The Eleventh Scene

A Slow Fashion Silk Workshop on West Lake in Hangzhou, China

January 2020 - June 2020
Yr 3 BSc Architecture
The Bartlett, UCL

Though the relationship between the environment and silk production in Hangzhou was once symbiotic, mass industralisation in the past 40 years has led to silk factories being detrimental to rural Hangzhou. The project is sited in the area most affected, West Lake, a landscape known for its stunning views named the “Ten Scenes”.

As silk workers begin to lose their jobs due to technological advancements in the industry, this project aims to offer them a better environment to preserve their craft. In so doing, the building pioneers the Slow Fashion Movement whilst “giving back” to West Lake when historically the industry has only taken away.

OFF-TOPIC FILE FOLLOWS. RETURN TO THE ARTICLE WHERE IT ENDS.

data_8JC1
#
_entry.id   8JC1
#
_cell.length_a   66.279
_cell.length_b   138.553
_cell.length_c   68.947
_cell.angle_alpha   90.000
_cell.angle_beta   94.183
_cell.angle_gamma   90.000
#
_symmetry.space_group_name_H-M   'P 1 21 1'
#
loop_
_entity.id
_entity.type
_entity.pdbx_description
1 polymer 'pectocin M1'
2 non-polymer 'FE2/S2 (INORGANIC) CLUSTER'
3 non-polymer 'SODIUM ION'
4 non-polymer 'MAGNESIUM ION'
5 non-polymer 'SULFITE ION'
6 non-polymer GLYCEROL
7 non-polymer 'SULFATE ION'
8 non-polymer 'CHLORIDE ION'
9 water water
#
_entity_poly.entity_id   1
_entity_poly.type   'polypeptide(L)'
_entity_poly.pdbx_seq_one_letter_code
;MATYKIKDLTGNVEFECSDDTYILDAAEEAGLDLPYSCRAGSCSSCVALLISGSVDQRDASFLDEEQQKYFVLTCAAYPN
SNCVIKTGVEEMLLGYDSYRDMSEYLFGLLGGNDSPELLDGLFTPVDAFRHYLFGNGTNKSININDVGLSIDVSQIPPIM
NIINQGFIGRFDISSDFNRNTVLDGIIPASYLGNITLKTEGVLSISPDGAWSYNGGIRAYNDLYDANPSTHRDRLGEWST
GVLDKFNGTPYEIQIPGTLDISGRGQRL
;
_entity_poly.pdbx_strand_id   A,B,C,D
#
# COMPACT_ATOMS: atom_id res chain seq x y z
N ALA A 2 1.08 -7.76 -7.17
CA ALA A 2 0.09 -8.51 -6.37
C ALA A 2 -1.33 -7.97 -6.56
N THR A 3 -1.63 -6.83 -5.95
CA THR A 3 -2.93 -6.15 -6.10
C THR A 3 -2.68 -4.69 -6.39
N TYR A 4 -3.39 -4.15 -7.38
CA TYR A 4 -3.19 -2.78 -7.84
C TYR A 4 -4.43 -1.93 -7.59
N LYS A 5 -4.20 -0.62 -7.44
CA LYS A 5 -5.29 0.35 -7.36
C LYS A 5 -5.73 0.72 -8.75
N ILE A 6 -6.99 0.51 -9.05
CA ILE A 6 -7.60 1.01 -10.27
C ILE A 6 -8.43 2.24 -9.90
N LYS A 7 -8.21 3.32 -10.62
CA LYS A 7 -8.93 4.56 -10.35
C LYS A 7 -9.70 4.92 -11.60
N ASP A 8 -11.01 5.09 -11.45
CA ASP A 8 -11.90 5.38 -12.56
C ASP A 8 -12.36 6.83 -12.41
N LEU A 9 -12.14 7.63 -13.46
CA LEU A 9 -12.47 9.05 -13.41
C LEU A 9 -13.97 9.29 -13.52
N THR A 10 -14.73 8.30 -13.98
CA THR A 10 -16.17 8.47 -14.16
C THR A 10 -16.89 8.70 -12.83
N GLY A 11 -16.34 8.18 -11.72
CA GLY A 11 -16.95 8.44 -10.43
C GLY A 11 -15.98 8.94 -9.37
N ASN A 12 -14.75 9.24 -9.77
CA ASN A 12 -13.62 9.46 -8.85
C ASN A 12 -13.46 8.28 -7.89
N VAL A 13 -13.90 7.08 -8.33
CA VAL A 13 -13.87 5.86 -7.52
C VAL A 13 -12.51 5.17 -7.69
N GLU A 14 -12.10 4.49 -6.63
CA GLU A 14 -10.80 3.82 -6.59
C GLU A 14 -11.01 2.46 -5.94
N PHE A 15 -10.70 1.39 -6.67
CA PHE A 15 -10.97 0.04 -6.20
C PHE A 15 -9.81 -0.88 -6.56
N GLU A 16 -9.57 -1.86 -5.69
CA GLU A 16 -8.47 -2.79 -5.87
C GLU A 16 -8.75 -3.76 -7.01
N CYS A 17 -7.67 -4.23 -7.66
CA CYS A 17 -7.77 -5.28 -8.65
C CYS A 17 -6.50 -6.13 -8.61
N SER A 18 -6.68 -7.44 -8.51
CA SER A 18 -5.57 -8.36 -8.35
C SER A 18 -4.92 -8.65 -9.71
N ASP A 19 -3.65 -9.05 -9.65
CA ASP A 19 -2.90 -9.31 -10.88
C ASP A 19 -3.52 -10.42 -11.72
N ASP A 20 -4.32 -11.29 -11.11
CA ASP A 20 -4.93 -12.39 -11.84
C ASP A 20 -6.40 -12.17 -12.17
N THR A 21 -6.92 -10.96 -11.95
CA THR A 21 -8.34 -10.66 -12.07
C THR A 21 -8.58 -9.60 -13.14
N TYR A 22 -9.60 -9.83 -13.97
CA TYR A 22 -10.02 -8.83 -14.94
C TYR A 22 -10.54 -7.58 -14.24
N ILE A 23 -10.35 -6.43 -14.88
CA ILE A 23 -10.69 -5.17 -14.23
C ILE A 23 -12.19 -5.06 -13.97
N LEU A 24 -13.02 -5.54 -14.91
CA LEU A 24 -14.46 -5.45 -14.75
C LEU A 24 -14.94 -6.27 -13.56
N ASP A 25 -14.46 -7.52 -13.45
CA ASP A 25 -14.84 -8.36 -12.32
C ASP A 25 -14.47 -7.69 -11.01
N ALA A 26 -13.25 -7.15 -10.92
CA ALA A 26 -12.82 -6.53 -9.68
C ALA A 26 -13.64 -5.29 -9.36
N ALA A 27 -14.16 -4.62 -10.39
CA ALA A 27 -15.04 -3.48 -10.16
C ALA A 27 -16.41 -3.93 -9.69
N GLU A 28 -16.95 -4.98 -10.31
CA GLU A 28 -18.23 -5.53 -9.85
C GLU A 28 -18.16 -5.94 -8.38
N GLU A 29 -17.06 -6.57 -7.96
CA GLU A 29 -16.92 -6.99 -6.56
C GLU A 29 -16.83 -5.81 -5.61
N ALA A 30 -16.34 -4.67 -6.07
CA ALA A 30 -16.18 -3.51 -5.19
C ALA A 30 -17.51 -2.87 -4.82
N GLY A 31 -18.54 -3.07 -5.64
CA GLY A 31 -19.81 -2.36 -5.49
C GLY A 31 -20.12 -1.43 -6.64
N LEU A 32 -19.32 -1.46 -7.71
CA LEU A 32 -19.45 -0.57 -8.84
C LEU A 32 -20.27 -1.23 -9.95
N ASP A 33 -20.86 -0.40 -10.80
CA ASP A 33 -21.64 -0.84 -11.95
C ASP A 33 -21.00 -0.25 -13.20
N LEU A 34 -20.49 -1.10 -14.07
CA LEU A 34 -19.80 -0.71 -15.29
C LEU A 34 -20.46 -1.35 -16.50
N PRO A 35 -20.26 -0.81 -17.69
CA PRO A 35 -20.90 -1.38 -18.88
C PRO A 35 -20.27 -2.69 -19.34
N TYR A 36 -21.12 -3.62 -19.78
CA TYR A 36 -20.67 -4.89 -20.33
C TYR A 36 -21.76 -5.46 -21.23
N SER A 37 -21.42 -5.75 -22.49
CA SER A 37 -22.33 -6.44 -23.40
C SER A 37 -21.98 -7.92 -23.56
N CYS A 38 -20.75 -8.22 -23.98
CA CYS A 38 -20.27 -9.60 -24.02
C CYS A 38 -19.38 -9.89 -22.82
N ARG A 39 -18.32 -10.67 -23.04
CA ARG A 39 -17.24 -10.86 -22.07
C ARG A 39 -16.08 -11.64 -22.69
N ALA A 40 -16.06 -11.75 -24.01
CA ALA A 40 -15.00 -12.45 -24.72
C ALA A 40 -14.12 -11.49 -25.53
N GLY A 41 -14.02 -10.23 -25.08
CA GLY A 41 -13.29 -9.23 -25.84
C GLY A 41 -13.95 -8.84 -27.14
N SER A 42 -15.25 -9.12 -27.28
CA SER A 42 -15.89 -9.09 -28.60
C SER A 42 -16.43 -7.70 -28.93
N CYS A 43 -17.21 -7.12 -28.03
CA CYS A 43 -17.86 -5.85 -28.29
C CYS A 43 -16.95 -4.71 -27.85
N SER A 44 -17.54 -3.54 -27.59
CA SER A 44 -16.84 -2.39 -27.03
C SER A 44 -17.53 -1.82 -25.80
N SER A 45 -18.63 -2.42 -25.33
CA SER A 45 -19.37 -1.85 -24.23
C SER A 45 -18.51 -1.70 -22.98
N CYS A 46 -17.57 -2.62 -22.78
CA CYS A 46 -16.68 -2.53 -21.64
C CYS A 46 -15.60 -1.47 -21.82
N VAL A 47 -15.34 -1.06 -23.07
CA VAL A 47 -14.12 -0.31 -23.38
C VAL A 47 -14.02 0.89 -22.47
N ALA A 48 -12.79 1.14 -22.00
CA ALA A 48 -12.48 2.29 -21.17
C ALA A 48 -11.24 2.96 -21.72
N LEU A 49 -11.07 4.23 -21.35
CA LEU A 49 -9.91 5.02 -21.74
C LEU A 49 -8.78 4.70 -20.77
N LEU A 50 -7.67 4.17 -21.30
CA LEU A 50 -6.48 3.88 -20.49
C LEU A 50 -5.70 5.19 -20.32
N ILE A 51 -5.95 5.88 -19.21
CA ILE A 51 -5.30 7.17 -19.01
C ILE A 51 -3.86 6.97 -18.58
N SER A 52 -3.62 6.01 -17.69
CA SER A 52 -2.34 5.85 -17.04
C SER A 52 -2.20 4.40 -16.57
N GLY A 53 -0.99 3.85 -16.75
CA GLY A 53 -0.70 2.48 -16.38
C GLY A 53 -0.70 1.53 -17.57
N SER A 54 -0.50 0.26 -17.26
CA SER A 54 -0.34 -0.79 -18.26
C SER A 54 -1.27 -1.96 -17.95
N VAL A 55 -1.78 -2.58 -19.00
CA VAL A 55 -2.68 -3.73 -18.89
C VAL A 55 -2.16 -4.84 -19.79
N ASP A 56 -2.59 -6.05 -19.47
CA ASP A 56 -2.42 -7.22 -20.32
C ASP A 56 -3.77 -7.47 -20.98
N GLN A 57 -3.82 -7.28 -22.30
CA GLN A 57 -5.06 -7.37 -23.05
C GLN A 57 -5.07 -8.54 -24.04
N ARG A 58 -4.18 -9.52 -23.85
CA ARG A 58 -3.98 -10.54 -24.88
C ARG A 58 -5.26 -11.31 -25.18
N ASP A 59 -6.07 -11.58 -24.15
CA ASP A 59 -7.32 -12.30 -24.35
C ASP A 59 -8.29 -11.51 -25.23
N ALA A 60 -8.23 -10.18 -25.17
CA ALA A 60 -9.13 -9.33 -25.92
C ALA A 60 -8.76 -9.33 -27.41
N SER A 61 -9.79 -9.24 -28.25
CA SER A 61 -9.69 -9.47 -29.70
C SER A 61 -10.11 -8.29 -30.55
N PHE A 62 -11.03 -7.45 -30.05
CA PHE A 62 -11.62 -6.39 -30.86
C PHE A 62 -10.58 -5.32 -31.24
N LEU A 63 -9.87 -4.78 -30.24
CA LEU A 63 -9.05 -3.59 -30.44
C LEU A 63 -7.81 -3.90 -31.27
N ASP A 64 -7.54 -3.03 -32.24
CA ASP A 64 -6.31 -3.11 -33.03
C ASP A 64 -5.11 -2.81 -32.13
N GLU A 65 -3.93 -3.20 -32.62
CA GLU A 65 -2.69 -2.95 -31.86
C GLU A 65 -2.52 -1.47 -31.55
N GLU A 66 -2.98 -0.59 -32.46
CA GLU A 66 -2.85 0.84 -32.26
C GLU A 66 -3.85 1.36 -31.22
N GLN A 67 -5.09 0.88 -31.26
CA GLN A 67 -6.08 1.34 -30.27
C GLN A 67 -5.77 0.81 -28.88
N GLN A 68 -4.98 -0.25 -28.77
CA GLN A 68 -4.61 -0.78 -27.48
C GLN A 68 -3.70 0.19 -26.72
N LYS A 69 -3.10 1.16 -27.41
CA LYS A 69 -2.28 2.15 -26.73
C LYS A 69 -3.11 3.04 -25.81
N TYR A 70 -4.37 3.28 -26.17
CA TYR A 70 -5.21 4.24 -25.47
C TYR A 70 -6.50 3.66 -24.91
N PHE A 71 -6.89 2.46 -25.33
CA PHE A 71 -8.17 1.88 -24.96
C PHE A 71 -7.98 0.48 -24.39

During autumn and spring, silkworms live upon a robotically 3D-printed voronoi (a pattern spun by silkworms) canopy optimised for cocoon production. This biodegrades over winter and summer. The outdoor cocoons mimic clouds floating between the workshop spaces, inspired by one of the Ten Scenes of West Lake.

The architectural composition stems from the Ten Scenes and the atmospheric by-products of silk production, many of which relate to water. The building produces clouds from silk and steam, mimics the melting of snow and uses water as a reflector, lighting instrument and datum shifter. When viewed from the lake, these elements combine to create the illusion of a surreal mountain range floating  amidst the sky.

This is the Eleventh Scene.